rooms on Armistice day, Tuesday
November 11th. Those who patron
ize the ladies on this occasion are
assured of a fine dinner.
Frank L. Miller is in Chicago on
business this week.
Bert Colburn and son Myron have
taken rooms with Mrs. J. D. Sails.
, Rev Arthur Trott was in St.
Joseph on Tuesday and Wednesday
to attend the M. E. District Confer
Advertised Letters: C. B. Mar
shall, Miss Saline Sheeby, Miss Vir
ginia, Route 6; C. S. Weaver, Glen
dale. St. Marks Guild will meet with
Mrs. Charles G. Davis on Ionday
evening. Roll call response
"Practical Suggestions."
Alva Burt was home from Kalama
zoo to spend Sunday with his family.
They are planning to move to that
city where Alva has employment.
The Christian Endeavor Society
of the Church of Christ will serve a
Cafeteria Supper in the Church par
lors on Thursday evening, November
13th, from 5:00 to 7:00.. Come!
The Baptist Church Choir furnish
ed the music at St. Marks church on
Sunday afternoon. Their kindness
was highly appreciated and the music
much enjoyed by- the congregation.
Arthur Buys and . wife left on
Tuesday for Florida where they will
spend the winter. They were joined
by a brother Otis Buys and wife of
Chicago and the party will make the
trip by auto.
The Progressive Farmers' club
met with Mr. and Mrs. W. J.
Bale on Thursday of this week. A
fine program was enjoyed, one ,of the
features being an address by Hon.
Jason Woodman.
St. Marks Guild, met at the home
of Mrs. J. C. Maxwell on Monday
afternoon. The guest of honor, the
Rev. James H. Bishop of St. Paul's,
church of Dowagiac, gave an instruct
ive talk, after which refreshments
were served and a pleasant social
time enjoyed.
The Roosevelt Memorial Drive is
not yet completed. Owing to the
busy times some precincts have been
unable to completo the work, which
will be resumed at the close of the
Red Cross Membership Drive. Not
a single citizen of Van Burcn coun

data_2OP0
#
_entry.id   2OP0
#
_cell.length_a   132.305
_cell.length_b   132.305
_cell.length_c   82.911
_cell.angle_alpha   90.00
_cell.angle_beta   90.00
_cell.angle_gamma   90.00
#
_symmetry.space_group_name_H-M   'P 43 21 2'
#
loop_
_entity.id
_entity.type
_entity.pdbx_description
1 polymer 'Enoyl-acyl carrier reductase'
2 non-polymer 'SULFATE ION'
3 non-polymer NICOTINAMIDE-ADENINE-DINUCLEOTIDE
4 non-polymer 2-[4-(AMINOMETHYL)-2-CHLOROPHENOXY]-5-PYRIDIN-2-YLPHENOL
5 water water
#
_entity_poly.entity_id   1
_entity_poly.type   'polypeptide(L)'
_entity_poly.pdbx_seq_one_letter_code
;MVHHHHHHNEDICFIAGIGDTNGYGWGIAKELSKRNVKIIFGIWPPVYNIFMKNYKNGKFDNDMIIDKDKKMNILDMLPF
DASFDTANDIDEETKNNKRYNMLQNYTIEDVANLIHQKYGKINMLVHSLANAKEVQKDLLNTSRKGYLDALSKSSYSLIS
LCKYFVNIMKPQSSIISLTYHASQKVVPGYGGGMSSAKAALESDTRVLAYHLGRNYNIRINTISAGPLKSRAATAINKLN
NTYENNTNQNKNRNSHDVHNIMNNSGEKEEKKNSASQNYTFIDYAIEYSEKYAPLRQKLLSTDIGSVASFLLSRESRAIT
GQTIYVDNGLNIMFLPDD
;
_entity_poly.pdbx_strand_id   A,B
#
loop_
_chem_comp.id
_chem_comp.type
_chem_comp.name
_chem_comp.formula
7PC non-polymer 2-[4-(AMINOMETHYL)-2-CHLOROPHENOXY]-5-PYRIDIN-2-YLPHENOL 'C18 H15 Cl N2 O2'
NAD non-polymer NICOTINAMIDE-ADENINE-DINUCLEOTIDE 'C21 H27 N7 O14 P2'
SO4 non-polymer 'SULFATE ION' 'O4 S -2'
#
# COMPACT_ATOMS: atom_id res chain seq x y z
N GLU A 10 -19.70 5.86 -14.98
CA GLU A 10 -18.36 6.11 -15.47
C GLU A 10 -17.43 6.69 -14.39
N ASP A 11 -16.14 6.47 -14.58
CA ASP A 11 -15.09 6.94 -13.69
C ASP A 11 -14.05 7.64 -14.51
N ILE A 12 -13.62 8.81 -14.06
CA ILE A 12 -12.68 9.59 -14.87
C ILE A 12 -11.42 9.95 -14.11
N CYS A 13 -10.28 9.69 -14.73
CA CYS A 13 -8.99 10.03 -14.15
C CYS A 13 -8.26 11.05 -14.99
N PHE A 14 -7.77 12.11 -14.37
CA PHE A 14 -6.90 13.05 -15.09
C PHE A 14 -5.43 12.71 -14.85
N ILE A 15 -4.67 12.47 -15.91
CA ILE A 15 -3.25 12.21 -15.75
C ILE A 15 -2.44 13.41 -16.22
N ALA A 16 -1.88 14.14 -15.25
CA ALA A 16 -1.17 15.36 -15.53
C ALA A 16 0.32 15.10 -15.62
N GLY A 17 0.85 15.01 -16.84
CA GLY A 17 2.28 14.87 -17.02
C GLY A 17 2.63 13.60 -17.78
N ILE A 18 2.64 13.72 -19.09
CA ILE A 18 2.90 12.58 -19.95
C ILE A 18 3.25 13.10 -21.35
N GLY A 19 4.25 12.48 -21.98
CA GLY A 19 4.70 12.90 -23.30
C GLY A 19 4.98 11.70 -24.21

ty would approve of closing the work
unfinished, and report a deficiency m
Van Buren county. The quota is
small, and nothing short of "Over the
Top" will be satisfactory to the coun
ty. Let's finish the job at the close
of the Red Cross Drive.
It begins to look as though the
" Weather Man " was arranging
things just right for the Big Ameri
can Legion day in Paw Paw next
Tuesday. A cold wave with occasion
al snow flurries struck this section
the first of the week, but the skies
have cleared and fair weather is
promised for next week. The citi
zens of Van Buren county have been
looking forward for many weeks to
this event, and the local boys have
plans all completed for the entertain
ment of visitors. Among the big
events are a Boxing Match, Base
Ball Game and Raffling of a fine
Overland Car. Alexander and Kille
fer, star battery of the Chicago Cubs
are scheduled to play with the local
boys, and the Stationers of Kalama
zoo, champions of Southern Michigan
will be the opposing team. Tickets
on the Auto have been selling for
weeks, and many more will be sold
before the drawing. Any one can
well afford to take a chance on this
car. There will be music galore, and
Brocatto's Big orchestra has been
secured to furnish the music for the
'Tavement Dance." The High school
Band will play during the day, and
no effort wil be spared to make this
the greatest event in the history of
the county. Lay aside all work next
Tuesday, and help to swell the crowd
Make it a real celebration and home
coming reception for the boys in
. The annual Coterie Bazaar and
Rummage sale will be held this year
at the Club Rooms- on Wednesday
December 10th
Mr and Mrs. Charles Morrison
spent a part of last week with his
sister, Mrs. H. R. McDonald and
family in Grand Rapids, and visited
at the home of W. H. Hall and family
in St. Louis enroute home.
Some splendid features are being
shown at the Idle Hour theatre.
Manager Reeves is buying the best
films that can be purchased, and no
matter what night you decide to go
to the Idle Hour you are sure to see
a fine picture.
The jury reported for duty in the
Circuit Court last Monday morning,
and the first criminal case to be tried
was The People vs. John A. Pratz on
a charge of taking indecent liberties
with a twelve year old 4 girl. The
jury returned a verdict of "Guilty of